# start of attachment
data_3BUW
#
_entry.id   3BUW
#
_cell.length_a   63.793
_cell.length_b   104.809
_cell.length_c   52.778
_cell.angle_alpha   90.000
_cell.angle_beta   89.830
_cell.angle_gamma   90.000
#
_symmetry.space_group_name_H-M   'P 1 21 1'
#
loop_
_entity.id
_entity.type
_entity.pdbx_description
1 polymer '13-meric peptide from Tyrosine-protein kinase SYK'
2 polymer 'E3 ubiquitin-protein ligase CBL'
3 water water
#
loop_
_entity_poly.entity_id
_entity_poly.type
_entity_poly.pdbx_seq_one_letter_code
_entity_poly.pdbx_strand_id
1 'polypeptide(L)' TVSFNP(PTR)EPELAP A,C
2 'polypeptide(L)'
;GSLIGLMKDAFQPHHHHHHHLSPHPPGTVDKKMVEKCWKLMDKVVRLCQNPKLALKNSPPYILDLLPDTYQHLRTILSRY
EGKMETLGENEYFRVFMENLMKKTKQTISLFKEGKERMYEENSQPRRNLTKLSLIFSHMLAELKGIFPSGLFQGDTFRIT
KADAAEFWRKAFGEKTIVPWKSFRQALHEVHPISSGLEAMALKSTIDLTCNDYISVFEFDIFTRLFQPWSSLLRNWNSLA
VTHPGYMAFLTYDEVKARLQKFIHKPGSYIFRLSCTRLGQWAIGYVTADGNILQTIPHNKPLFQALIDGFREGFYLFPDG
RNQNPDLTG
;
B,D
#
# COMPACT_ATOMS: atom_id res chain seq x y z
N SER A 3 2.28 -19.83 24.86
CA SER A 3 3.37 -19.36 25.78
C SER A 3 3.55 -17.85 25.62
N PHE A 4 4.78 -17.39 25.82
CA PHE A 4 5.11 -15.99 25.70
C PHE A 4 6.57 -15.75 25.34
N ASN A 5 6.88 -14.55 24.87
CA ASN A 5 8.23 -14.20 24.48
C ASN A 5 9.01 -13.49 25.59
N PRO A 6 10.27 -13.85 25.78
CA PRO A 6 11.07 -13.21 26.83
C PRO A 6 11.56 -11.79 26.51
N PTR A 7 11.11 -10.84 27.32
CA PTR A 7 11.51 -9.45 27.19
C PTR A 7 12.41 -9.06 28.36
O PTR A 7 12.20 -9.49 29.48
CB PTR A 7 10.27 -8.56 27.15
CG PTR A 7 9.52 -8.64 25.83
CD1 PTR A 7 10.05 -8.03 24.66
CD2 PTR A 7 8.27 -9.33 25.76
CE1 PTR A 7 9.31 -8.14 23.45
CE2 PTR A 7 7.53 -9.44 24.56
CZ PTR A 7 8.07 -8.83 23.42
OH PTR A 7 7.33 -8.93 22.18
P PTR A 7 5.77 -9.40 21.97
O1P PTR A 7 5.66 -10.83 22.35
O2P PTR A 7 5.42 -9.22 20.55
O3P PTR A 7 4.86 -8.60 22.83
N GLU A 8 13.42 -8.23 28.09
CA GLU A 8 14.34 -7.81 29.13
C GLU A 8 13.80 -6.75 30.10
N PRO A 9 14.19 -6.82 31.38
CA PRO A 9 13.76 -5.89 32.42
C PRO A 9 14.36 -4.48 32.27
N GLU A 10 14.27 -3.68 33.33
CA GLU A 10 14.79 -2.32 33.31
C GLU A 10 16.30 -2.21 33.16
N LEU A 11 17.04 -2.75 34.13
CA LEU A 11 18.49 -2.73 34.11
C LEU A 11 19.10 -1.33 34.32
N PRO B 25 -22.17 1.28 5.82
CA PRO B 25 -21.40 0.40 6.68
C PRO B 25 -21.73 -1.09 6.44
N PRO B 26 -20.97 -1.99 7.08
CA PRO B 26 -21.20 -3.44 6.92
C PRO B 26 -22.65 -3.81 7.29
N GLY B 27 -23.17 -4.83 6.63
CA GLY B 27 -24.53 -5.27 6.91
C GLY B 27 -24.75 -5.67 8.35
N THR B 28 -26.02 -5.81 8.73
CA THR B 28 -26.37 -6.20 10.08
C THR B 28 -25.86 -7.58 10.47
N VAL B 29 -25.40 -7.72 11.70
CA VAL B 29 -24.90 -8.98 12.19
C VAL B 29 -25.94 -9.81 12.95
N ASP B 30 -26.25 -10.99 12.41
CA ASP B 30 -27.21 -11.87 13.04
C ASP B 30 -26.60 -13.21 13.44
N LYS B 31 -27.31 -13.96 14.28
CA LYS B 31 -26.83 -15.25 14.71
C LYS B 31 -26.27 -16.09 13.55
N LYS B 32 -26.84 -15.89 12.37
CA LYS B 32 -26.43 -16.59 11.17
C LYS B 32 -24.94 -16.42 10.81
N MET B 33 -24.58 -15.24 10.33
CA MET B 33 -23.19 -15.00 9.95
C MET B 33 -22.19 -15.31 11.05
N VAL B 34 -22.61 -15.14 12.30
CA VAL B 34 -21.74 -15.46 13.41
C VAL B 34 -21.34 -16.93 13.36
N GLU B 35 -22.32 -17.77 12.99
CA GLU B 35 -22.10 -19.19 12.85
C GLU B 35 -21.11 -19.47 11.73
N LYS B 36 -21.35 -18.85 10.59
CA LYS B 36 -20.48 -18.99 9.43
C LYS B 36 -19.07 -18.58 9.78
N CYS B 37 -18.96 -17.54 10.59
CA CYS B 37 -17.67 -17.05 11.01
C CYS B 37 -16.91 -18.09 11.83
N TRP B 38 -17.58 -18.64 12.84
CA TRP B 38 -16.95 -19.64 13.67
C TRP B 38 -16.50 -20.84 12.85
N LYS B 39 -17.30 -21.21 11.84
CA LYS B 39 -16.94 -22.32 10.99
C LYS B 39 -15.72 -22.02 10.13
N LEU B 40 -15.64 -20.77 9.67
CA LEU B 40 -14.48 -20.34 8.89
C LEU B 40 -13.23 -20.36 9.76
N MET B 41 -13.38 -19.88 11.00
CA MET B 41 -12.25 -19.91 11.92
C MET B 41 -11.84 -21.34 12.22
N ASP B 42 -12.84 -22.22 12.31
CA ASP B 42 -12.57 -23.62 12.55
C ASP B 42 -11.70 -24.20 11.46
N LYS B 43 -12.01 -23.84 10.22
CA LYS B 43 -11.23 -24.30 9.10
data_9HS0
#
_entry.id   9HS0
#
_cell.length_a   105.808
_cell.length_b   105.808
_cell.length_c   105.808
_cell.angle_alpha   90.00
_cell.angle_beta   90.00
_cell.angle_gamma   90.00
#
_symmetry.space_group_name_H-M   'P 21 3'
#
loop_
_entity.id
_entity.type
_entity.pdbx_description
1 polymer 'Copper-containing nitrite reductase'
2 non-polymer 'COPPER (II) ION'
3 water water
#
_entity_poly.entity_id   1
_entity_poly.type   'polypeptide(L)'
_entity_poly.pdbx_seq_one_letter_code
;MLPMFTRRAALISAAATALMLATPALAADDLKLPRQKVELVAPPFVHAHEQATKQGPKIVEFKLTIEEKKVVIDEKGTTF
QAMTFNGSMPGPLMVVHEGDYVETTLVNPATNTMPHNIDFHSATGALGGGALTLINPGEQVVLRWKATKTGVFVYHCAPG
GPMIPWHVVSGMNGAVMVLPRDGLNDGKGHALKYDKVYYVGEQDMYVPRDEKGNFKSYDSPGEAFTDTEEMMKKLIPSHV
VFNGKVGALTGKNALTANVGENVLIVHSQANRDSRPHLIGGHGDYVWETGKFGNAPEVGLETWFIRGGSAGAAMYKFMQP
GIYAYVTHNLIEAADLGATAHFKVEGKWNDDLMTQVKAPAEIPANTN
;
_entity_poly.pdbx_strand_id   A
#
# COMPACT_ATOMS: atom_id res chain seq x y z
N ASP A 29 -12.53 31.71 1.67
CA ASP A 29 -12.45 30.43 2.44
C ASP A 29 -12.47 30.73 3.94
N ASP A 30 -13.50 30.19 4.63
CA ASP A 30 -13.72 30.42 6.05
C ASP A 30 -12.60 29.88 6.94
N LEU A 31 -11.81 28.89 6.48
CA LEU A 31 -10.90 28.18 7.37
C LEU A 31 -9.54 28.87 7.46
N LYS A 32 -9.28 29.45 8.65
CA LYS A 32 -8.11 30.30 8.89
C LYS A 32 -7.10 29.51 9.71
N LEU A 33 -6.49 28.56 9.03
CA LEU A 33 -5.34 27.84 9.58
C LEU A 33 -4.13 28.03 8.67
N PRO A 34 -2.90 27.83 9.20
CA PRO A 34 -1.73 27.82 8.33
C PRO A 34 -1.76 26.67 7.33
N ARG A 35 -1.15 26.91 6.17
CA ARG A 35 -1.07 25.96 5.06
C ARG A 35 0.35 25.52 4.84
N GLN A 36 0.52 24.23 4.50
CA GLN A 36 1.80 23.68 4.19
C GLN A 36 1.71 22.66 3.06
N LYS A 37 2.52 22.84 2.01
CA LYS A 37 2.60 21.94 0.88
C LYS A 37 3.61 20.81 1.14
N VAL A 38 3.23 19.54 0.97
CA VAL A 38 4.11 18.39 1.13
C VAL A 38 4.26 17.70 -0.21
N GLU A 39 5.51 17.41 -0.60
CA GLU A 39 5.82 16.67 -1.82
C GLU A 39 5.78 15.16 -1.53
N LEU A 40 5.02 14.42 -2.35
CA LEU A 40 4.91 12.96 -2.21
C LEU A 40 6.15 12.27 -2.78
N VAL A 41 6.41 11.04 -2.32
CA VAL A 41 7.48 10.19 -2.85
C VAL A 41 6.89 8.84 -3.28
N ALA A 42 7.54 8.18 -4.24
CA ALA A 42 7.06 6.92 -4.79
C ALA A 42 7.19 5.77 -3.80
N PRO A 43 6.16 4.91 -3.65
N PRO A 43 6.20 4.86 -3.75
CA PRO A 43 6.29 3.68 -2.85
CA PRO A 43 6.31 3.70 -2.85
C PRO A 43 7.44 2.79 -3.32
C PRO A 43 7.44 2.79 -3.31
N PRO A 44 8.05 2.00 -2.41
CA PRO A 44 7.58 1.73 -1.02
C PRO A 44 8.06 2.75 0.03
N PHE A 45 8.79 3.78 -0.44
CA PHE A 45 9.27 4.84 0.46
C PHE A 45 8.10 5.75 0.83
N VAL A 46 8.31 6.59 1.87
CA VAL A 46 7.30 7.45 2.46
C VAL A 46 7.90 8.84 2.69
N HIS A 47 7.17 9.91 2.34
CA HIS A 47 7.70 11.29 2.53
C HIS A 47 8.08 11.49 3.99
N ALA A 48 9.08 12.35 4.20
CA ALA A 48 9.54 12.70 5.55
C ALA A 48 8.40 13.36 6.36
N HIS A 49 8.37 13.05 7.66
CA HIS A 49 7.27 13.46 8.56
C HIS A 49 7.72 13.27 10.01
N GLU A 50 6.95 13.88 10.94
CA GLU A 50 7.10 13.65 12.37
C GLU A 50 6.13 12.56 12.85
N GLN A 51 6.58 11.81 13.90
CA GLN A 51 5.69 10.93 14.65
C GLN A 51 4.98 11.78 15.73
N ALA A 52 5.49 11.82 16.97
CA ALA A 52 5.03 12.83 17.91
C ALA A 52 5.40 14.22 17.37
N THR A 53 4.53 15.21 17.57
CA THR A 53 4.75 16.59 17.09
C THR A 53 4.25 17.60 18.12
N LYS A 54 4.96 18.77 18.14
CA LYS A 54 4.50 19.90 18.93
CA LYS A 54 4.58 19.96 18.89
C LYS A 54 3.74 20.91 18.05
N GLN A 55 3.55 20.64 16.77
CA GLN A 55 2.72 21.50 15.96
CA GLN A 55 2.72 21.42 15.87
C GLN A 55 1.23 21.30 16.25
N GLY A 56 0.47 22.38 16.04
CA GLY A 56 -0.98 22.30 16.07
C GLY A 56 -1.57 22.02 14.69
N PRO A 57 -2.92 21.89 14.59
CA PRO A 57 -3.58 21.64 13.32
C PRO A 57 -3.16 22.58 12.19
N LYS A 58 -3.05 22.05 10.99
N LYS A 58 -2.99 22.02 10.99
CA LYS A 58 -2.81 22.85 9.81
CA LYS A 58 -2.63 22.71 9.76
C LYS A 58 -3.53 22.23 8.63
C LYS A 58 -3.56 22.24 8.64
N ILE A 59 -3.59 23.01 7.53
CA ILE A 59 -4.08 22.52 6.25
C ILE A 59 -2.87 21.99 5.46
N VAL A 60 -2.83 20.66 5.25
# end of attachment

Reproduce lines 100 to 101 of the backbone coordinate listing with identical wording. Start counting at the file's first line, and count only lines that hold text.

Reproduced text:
CA LYS B 32 -26.43 -16.59 11.17
C LYS B 32 -24.94 -16.42 10.81